November 29, 2006 4:00 AM PST
Micron in race to build a brand
What's the worst part of the thousand-mile off-road race in Mexico known as the Baja 1000? Probably the silt.
The fine, powdery sand forms traps along the trail that can stop cars completely, said Steve Appleton, CEO of Micron Technology. He won the Challenge class in this year's race on November 17. One of the four cars that Micron sponsored spent most of the race mired in a silt trap.
Appleton never got stopped by the traps. But because his car--like all the cars in the race--didn't have windows or windshields, the silt would wash over him and brother Chris, his co-driver, in waves.
"They (the silt traps) are horrendous, horrendous," he said. "I had silt coming out of my eyes for three days. You'd shower and days later silt would leak out."
Then there was also the swamp where cars and drivers got mired in waist-deep mud, huge boulders, obstacles created by bored locals, and the constant vibration and noise. One pair of racers who failed to notice a fork in the road plunged into the Pacific Ocean. They survived.
During the 25 and a half hours they raced, Appleton and his brother were only out of the car for a total of 6 to 8 minutes for the occasional pit stop.
"My head was ringing from the engine noise for about two days," he said.
But in a way, hardship is the point. Micron is trying to evolve from a somewhat anonymous memory manufacturer that started in a dental office in Boise, Idaho, into a larger, better-known manufacturer of higher margin silicon.
In the past year, the company formed a joint venture with Intel to produce flash memory, and bought flash memory card maker Lexar Media. The company has also become more aggressive in getting market share in image chips for video and still cameras. The automotive market will be a larger focus in the future, too.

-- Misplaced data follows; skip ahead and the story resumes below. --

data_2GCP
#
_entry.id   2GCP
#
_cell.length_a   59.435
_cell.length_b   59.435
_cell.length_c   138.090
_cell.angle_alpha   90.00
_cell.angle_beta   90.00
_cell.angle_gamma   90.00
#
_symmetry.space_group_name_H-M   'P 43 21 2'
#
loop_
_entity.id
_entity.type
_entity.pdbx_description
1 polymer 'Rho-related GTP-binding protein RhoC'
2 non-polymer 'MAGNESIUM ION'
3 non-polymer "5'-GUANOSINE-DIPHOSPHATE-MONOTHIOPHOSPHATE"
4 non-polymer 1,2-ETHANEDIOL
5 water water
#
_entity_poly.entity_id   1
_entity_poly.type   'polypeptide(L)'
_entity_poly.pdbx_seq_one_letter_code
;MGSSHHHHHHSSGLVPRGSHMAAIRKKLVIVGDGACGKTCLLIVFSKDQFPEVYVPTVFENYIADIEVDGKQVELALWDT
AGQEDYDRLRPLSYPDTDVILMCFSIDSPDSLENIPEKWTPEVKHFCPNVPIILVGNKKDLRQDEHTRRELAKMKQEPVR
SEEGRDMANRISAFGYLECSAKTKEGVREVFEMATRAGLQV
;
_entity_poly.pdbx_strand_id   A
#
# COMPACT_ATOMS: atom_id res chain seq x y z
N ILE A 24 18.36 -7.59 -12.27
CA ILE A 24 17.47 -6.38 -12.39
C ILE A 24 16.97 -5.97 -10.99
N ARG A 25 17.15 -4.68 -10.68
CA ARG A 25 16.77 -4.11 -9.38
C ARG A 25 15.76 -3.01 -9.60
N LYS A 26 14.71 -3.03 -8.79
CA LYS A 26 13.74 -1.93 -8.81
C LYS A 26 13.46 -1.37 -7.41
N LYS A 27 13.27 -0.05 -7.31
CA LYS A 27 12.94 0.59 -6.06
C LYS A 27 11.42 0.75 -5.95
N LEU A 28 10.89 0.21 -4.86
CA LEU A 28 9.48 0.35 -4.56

So, by putting 16 executives and four cars into the race, Micron had a chance to promote its name, test out its technology under harsh circumstances, build joie de vivre within its ranks, and show the rest of the chip industry the kind of culture they are building.
"That's the kind of image we want--that our guys can mix it up," he said. "How many other companies can say they put their executive staff into the Baja 1000?
"We also learned a lot about white balance and the stability of imaging when there is a lot of vibration," he added.
The race originally started out as a personal project for Appleton, a former college tennis player at Boise State with a penchant for outdoor sports. As a kid, he raced motocross. Now, he runs triathlons and flies stunt planes. (In 2004, he crashed a plane a few days before he was slated to do a keynote. He went on to give the speech.)
Although he had driven off-road cars before, the Baja 1000 was Appleton's first off-road race. Not only did he and his brother win the Challenge division (in this division, the cars have governors that keep the maximum speed to between 70 and 90 miles per hour), but they placed 37th overall in the race. That's the highest place ever for a Challenge division entrant.
Technologically, the Micron equipment performed well, according to Appleton. The video cameras mounted on different parts of the cars captured more than 140 hours of video, which filled 288GB of flash memory cards.
The Appleton brothers also didn't have any wipeouts or flat tires on their car, a customized number from a company called Wide Open. They switched seats about every 250 miles, averaging about 40 miles per hour for the race. They ate mostly slices of turkey, peanut butter, celery and Clif bars.
Other equipment, however, did not perform as well. The course route did not match the information in the GPS (Global Positioning System) gear provided to the drivers. That's because race organizer Score International changed the route right up until the end of the race to try to deter manmade obstacles. In some towns, Appleton said, some entrepreneurial types would sometimes dig pits, fill them with mud and then charge drivers to get towed out.
The intercom system in Appleton's car also broke right after the start, so he and his brother couldn't speak to hammer out decisions about navigating or driving.
"I'd give him hand signals," he said. "Sometimes it wasn't the hand signal he'd like."